Bradley Allen Fiske

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Rear Admiral Bradley Allen Fiske (13 June, 1854 – 6 April, 1942) was an innovator in gunnery, and served in the United States Navy as America's closest analog to Britain's Percy Scott. Amongst his many other contributions, he was best known for arguably inventing the optical Rangefinder, his inaugurating use of telescopic gunsights, and for advocating the use of aerial torpedo bombers.

Life & Career

Fiske was promoted to the rank of Lieutenant in 1887.

Fiske was promoted to the rank of Lieutenant Commander in 1899.

Fiske was promoted to the rank of Commander on 1903.

Fiske was promoted to the rank of Captain on 1907.

Fiske was promoted to the rank of Rear Admiral in August, 1911.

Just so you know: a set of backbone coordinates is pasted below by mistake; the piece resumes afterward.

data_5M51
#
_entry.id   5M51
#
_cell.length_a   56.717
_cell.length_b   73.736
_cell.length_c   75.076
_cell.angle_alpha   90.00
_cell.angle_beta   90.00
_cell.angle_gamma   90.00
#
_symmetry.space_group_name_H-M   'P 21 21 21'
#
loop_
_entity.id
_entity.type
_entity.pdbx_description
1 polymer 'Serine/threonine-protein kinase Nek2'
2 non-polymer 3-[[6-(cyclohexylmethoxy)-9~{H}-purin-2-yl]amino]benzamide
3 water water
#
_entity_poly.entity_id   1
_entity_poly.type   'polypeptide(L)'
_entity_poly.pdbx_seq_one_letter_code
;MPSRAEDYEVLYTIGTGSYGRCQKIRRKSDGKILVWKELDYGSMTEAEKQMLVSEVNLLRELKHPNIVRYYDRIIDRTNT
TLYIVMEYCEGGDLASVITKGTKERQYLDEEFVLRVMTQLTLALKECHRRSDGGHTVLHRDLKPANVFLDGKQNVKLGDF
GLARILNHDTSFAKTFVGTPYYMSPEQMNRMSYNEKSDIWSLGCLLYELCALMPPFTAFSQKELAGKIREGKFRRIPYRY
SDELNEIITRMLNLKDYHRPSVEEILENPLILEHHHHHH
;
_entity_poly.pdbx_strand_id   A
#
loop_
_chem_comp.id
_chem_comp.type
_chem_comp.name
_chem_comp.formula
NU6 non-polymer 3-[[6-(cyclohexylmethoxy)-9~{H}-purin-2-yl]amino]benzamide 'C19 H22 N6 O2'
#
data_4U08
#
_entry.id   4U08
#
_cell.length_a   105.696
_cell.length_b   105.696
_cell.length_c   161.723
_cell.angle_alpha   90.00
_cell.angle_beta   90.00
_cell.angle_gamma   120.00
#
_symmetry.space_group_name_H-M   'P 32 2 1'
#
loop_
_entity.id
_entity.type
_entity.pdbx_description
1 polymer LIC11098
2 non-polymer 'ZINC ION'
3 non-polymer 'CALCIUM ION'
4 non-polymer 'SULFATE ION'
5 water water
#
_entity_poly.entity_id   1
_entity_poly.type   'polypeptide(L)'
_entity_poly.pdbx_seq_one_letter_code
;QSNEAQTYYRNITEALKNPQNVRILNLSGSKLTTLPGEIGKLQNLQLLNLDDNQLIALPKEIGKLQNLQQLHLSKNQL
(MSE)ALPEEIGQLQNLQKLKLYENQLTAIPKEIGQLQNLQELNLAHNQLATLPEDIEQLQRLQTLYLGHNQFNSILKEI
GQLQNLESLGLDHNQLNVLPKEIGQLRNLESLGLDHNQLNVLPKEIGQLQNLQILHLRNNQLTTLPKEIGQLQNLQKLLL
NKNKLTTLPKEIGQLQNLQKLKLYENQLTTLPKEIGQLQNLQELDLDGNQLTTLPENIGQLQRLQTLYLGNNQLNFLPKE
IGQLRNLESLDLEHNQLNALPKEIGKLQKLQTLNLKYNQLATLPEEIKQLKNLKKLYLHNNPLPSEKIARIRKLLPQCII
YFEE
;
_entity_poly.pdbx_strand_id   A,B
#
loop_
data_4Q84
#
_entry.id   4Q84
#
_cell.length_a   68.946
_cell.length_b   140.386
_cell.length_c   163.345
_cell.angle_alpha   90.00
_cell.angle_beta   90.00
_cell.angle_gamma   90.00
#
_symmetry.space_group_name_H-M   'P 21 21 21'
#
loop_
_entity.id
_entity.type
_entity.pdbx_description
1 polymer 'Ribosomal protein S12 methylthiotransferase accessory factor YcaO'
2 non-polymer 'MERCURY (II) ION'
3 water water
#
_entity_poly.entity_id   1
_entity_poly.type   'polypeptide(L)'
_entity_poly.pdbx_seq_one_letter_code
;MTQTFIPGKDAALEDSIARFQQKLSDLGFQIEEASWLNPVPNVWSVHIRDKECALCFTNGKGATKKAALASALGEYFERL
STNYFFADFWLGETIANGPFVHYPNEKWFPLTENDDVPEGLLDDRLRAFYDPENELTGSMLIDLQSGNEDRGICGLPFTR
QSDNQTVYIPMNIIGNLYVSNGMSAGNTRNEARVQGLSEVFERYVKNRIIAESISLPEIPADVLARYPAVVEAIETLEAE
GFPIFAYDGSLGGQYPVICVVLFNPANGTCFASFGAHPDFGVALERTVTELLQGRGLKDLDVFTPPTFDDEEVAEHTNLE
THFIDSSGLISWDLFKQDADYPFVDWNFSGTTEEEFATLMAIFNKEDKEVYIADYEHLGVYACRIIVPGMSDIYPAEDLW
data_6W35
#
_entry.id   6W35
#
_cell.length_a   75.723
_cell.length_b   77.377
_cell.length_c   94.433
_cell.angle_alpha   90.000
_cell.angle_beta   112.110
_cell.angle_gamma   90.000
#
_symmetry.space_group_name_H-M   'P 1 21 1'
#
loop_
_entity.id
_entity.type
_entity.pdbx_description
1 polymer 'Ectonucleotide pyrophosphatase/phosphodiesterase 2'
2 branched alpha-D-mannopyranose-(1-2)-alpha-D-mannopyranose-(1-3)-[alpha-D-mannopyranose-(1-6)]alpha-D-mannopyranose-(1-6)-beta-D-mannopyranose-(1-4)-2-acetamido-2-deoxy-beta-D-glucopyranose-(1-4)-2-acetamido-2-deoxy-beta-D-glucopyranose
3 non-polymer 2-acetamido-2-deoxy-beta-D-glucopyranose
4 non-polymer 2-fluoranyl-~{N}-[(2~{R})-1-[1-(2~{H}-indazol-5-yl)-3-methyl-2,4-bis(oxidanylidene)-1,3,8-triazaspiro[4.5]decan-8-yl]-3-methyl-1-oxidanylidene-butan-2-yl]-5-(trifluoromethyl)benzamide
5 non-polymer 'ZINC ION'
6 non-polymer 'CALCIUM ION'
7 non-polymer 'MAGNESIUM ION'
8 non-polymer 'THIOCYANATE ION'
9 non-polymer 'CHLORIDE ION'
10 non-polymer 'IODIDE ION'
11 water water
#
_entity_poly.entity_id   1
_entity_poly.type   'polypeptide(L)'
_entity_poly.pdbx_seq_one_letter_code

Fiske proved "an early and ardent advocate of the torpedo plane": in 1911 he seriously proposed entrusting the defense of the Philippine Islands to a force of 400 torpedo planes. Given that no such aircraft existed at that time, the General Board understandably "gave this idea short shrift". Subsequently, Fiske was granted a patent for an aircraft fitted to carry and launch torpedoes.[1]

The British noted that Fiske was advocating the use of torpedo seaplanes in 1912.[2]

See Also


Service Records

Naval Appointments
Preceded by
Rogers H. Galt
Captain of U.S.S. Arkansas
10 Mar, 1906[3]
Succeeded by
Harry M. Dombaugh
Preceded by
Thomas B. Howard
Captain of U.S.S. Tennessee
9 Jul, 1908[4] – 13 Aug, 1910[Inference]
Succeeded by
Harry S. Knapp
Preceded by
Charles E. Vreeland
Aide for Naval Operations
13 Feb, 1913 – 11 May, 1915[5]
Succeeded by
William S. Benson as Chief of Naval Operations


  1. Layman. To Ascend. p. 151.
  2. Annual Report of the Torpedo School, 1918. p. 89.
  3. Register of Officers, 1907. p. 12.
  4. Register of Officers, 1909. p. 8.
  5. Wikipedia